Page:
When people have near-death-experiences, they typically learn to value two things above all: knowledge, particularly wisdom knowledge of things of a Higher Vibration, and relationships with others. Our relationships, the bonds we make in life are so essential as they allow us to grow in our ability to express, feel and understand love and compassion. It is also through reaching out to others that enables us to be of service and participate in the Great Work. This is something I am stubbornly learning, but learning nonetheless.

Before I conclude, we should address the qualifier “except when to do so would injure them or others” Everyone who you meet serves as a potential catalyst for your spiritual growth and development, and the same is true for those you have met, as you can help to facilitate that in them. Sometimes this is growth through loving and joyful experiences, but sometimes this is growth that happens through pain and trauma. To bring it back to a personal level, there are people in my life whom I have lost touch with for one reason or another, and I know it is better for everyone that it stays that way.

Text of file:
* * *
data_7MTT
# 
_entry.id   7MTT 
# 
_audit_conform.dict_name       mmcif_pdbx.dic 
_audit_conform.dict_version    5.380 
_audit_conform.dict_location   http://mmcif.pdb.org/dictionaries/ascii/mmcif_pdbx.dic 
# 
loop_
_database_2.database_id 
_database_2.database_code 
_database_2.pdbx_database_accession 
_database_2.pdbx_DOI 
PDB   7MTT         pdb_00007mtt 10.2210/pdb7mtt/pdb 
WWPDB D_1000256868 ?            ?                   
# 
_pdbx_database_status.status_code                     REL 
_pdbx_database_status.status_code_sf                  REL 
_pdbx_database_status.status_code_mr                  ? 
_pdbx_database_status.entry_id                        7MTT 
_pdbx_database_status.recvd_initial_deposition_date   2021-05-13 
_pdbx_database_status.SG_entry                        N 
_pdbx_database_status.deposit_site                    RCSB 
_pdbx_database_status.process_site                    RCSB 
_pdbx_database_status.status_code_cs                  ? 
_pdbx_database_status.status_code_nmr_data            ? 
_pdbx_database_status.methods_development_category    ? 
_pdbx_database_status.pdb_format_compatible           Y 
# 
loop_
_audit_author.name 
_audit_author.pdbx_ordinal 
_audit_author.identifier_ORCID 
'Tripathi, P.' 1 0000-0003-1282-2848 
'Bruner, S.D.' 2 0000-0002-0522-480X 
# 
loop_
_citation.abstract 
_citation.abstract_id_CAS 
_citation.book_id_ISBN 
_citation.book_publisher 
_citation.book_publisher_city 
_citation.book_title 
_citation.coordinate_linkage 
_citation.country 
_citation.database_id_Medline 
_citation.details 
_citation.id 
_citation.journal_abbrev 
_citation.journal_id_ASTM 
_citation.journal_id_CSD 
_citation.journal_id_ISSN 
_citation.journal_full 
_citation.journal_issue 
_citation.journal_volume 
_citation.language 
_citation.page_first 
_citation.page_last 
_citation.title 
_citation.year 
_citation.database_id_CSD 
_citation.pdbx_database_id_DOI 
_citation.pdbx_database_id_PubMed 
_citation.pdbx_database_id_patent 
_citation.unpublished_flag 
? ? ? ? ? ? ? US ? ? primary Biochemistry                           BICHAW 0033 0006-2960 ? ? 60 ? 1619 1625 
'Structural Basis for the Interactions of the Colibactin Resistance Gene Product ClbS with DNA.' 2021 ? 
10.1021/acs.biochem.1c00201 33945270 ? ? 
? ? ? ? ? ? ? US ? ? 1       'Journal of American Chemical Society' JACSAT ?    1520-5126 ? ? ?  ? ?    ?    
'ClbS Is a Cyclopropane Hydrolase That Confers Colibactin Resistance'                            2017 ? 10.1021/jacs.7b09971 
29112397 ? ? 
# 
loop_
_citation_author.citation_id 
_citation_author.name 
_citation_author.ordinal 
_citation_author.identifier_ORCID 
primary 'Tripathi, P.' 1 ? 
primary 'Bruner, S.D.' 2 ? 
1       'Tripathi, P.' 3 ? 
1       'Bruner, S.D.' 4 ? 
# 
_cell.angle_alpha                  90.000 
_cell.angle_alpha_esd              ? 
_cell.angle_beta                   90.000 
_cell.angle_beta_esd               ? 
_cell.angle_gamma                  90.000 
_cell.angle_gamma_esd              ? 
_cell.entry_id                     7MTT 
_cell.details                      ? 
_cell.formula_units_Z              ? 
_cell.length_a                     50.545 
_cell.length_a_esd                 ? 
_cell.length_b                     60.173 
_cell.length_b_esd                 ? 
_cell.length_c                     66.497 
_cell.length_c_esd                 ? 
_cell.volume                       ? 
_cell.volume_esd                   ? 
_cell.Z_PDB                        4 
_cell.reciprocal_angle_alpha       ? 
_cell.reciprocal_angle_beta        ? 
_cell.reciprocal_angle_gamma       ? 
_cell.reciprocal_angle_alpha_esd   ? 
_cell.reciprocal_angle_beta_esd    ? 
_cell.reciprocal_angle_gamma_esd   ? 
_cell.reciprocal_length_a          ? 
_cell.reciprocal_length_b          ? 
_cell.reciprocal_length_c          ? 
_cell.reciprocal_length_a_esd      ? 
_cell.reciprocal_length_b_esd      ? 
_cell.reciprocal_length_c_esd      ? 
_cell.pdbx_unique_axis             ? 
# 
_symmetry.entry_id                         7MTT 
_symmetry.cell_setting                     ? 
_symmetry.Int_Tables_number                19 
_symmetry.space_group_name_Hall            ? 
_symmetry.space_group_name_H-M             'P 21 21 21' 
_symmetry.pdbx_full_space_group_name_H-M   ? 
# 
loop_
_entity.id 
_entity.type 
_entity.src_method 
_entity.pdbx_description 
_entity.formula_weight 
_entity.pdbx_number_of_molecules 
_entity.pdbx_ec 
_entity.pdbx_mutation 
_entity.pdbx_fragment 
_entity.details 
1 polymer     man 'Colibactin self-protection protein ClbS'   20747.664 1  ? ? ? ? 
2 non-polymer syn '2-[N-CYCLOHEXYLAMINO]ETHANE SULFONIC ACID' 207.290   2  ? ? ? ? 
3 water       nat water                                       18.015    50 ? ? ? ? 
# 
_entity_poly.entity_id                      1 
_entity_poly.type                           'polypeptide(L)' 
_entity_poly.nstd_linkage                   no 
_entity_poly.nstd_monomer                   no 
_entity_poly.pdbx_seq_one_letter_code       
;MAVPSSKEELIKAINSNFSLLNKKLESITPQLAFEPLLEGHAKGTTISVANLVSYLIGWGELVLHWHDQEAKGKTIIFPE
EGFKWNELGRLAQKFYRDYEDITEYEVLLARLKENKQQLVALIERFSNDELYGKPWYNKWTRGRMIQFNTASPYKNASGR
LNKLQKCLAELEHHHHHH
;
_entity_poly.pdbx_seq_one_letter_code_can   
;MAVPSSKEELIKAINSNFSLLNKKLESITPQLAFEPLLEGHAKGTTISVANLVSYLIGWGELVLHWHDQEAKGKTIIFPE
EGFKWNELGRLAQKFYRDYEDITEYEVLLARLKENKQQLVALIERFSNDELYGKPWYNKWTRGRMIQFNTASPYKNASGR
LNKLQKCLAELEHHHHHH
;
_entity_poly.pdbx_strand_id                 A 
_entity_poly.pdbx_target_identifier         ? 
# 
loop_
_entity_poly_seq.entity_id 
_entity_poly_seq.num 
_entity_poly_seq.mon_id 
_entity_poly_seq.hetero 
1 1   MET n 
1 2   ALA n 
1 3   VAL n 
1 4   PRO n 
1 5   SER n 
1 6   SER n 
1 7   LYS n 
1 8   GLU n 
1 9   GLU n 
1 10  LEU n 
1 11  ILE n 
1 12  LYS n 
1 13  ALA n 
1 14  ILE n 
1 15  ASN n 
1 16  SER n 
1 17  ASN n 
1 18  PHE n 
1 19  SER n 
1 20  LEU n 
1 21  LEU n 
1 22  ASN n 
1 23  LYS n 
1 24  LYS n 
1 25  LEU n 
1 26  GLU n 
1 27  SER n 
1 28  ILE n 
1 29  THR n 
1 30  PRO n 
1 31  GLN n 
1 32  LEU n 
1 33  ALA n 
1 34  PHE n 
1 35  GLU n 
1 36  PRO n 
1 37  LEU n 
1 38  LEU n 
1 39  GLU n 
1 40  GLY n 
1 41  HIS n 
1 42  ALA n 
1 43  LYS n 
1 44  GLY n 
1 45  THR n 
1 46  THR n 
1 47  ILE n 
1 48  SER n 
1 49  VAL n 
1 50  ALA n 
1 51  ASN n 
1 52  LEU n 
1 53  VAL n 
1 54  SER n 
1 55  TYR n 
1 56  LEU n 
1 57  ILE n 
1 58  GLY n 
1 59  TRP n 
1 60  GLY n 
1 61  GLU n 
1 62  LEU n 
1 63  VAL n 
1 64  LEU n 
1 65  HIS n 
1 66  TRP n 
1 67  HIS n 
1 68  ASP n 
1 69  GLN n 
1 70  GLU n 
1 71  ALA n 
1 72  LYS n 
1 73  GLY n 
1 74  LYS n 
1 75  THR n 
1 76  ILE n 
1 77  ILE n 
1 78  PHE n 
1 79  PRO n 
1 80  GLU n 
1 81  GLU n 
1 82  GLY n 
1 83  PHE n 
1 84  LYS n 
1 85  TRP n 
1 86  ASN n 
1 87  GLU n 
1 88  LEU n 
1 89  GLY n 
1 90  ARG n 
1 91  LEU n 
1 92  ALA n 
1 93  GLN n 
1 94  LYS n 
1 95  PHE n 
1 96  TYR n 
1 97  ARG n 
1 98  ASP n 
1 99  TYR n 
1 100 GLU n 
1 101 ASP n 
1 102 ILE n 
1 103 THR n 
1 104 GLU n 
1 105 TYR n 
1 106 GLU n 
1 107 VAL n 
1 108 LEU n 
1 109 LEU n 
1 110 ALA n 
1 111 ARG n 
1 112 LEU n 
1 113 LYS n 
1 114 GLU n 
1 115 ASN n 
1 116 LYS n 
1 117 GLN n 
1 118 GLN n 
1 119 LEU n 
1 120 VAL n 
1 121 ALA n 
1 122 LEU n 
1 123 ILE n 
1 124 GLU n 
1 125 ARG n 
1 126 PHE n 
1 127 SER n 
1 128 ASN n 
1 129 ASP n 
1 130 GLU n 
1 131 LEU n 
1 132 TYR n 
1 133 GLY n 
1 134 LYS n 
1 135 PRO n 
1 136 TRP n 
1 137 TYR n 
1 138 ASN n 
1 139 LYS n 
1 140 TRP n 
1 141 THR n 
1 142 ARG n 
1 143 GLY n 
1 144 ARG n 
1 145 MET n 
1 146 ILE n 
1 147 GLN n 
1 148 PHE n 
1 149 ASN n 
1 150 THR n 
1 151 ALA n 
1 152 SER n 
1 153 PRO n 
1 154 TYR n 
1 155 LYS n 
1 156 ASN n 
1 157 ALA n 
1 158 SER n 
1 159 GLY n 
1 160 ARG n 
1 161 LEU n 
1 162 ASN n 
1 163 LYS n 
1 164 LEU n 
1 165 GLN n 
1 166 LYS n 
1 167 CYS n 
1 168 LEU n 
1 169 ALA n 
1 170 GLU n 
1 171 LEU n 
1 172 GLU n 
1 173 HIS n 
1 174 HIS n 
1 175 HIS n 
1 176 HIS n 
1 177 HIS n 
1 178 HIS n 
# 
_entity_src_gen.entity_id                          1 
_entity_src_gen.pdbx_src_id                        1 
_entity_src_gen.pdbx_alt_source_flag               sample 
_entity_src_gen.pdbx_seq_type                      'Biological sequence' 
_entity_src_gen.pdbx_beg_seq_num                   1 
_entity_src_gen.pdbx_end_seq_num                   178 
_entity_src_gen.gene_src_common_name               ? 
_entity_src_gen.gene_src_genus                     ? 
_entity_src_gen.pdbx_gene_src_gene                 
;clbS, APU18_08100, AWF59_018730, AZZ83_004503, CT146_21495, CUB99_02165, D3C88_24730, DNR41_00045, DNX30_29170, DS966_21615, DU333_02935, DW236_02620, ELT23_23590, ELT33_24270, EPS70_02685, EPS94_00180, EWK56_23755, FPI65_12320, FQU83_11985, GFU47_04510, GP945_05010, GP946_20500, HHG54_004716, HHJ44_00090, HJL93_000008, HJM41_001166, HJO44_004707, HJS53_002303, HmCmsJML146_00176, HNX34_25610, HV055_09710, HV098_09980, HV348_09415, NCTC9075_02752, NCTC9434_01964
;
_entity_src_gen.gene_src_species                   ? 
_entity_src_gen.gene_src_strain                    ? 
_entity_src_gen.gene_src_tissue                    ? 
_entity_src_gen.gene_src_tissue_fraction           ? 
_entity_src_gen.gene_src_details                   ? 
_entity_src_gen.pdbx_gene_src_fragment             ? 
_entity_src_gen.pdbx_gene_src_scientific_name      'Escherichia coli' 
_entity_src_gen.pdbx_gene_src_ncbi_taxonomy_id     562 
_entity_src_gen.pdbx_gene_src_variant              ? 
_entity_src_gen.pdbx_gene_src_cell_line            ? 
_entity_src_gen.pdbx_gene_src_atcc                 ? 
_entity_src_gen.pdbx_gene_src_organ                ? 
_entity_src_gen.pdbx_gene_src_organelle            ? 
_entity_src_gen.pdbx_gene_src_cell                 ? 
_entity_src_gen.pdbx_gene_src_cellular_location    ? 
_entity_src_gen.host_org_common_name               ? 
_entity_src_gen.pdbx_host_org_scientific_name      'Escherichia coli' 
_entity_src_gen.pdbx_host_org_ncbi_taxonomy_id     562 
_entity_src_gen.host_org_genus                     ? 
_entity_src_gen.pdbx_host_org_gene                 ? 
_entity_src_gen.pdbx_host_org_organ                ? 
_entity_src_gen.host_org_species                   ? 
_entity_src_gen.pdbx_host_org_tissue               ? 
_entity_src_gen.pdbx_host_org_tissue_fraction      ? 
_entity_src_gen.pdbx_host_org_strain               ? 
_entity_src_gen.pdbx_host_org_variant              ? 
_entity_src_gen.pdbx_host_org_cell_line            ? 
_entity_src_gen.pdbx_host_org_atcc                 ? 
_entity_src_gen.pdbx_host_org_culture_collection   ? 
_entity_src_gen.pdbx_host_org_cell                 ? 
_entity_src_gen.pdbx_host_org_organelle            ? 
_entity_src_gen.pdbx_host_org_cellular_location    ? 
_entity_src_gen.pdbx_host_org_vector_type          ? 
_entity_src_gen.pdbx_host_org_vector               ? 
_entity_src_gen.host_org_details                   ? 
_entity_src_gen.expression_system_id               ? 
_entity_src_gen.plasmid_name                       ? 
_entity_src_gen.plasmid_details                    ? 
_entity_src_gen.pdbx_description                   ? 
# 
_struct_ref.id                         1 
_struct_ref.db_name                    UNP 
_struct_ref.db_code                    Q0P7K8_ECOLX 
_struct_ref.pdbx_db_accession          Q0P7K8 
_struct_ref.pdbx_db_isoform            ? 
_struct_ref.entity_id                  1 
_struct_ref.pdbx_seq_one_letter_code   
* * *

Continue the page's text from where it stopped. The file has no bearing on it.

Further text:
The most obvious example would be old lovers, where feelings of unhealthy attachment/obsession or betrayal may have played a role in facilitating or ending the relationship. Perhaps they were so hurt by our actions, that it took time and distance from us to heal the wounds that we helped create; perhaps attempting to reach out to them in a desperate attempt to heal ourselves, would only cause those wounds to be reopened. This could potentially have a destructive impact not only on them, but also on their current relationships and even their family. The same can be said in those instances where an unhealthy obsession or attachment exists between two people. Perhaps we had a friend or lover that enabled us to act in self-destructive ways. If we know that reaching out to that person would cause us or them to fall back into that cycle, that connection is probably best left in the past.